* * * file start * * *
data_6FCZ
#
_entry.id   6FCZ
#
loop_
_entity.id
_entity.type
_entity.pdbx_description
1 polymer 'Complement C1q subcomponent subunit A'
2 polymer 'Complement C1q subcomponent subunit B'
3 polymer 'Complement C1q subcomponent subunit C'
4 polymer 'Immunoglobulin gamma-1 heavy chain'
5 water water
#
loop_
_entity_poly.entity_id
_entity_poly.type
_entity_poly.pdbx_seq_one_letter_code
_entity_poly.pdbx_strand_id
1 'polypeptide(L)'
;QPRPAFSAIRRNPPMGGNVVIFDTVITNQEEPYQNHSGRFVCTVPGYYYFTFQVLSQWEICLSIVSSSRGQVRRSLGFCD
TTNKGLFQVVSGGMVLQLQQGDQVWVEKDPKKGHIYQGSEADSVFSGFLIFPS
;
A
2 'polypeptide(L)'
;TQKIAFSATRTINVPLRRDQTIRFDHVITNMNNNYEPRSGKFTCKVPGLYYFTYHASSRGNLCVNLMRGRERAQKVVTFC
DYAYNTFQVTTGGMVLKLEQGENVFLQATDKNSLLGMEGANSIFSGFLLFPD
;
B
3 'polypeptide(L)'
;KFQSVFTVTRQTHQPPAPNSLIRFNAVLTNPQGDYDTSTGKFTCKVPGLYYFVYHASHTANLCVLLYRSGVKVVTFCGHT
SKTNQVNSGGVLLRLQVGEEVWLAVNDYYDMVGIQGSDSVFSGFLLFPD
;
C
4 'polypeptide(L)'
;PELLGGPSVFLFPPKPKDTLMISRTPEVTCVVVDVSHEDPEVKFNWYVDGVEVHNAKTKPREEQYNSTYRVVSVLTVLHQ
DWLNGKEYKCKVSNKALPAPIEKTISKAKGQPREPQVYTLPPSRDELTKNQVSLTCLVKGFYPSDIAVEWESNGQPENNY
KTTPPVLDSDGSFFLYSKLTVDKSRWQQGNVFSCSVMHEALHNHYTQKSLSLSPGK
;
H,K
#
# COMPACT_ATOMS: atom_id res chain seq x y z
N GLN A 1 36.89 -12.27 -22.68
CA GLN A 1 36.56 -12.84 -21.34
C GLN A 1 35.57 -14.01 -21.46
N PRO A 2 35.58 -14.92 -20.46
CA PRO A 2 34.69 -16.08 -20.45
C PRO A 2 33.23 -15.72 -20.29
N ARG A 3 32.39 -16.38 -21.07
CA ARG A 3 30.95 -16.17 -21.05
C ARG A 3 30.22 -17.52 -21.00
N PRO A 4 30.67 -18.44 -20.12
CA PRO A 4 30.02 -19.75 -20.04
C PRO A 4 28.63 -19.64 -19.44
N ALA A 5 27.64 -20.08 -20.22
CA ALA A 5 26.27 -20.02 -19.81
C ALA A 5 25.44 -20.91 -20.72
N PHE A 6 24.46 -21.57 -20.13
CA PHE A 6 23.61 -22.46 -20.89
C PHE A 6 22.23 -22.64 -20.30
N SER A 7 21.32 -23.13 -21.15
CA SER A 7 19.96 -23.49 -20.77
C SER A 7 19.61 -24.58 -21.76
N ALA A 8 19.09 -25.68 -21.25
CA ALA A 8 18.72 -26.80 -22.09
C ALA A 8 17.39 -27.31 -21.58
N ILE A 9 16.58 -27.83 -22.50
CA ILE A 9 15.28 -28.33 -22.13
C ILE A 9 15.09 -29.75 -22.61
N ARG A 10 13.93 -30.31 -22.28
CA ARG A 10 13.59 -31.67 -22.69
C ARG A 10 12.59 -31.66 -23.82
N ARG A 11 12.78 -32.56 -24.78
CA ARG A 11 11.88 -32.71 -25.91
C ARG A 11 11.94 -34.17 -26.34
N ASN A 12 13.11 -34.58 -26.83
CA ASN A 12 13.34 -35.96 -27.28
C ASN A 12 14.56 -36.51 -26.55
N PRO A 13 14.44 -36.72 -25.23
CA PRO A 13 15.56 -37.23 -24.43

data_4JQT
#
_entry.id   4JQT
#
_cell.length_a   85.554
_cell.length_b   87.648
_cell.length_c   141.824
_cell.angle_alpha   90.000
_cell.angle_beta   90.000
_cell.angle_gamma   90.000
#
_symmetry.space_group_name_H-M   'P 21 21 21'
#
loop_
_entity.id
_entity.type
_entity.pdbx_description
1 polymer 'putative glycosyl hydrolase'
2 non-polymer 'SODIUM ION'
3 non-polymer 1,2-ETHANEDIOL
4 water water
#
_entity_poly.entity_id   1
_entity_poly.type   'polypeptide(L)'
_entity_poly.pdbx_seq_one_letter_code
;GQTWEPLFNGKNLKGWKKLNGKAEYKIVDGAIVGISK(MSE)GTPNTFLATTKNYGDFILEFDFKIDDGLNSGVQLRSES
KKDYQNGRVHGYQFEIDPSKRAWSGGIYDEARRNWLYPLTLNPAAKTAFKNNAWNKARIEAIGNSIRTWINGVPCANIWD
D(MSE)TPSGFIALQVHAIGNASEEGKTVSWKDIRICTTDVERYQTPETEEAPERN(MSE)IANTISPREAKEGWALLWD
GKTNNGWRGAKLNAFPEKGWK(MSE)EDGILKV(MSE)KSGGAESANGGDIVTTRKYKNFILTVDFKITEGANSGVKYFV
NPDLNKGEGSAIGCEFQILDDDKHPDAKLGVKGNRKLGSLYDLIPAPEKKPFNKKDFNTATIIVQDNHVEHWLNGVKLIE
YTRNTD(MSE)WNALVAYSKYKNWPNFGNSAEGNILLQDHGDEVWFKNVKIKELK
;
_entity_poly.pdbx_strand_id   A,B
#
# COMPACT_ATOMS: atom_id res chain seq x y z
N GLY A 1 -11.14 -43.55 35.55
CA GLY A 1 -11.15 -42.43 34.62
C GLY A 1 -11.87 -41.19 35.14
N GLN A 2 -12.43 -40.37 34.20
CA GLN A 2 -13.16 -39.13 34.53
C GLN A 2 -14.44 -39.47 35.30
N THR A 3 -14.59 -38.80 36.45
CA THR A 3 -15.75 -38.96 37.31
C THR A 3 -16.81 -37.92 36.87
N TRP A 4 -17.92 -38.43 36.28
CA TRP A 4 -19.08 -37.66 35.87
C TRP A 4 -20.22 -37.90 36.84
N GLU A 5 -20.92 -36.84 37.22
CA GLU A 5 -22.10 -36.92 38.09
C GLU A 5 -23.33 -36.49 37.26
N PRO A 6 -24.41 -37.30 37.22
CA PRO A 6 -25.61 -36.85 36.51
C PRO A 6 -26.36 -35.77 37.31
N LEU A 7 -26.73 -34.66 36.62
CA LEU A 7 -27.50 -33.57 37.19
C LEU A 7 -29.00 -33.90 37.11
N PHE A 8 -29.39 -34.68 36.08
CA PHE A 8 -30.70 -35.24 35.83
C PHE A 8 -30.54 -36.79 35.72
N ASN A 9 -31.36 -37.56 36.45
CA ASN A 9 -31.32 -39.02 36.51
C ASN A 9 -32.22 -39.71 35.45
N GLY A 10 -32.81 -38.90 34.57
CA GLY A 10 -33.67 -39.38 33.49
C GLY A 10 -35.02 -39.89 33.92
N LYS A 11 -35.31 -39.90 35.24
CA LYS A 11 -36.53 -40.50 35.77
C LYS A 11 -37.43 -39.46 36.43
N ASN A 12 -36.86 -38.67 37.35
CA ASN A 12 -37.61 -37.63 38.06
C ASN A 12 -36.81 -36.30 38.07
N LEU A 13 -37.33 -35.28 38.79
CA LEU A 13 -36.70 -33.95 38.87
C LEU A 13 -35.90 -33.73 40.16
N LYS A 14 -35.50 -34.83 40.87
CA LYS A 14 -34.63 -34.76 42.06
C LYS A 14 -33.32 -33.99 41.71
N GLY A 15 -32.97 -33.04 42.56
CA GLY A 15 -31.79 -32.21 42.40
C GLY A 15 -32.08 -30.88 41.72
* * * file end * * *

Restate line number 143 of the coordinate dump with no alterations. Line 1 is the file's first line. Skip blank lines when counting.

N GLY A 10 -32.81 -38.90 34.57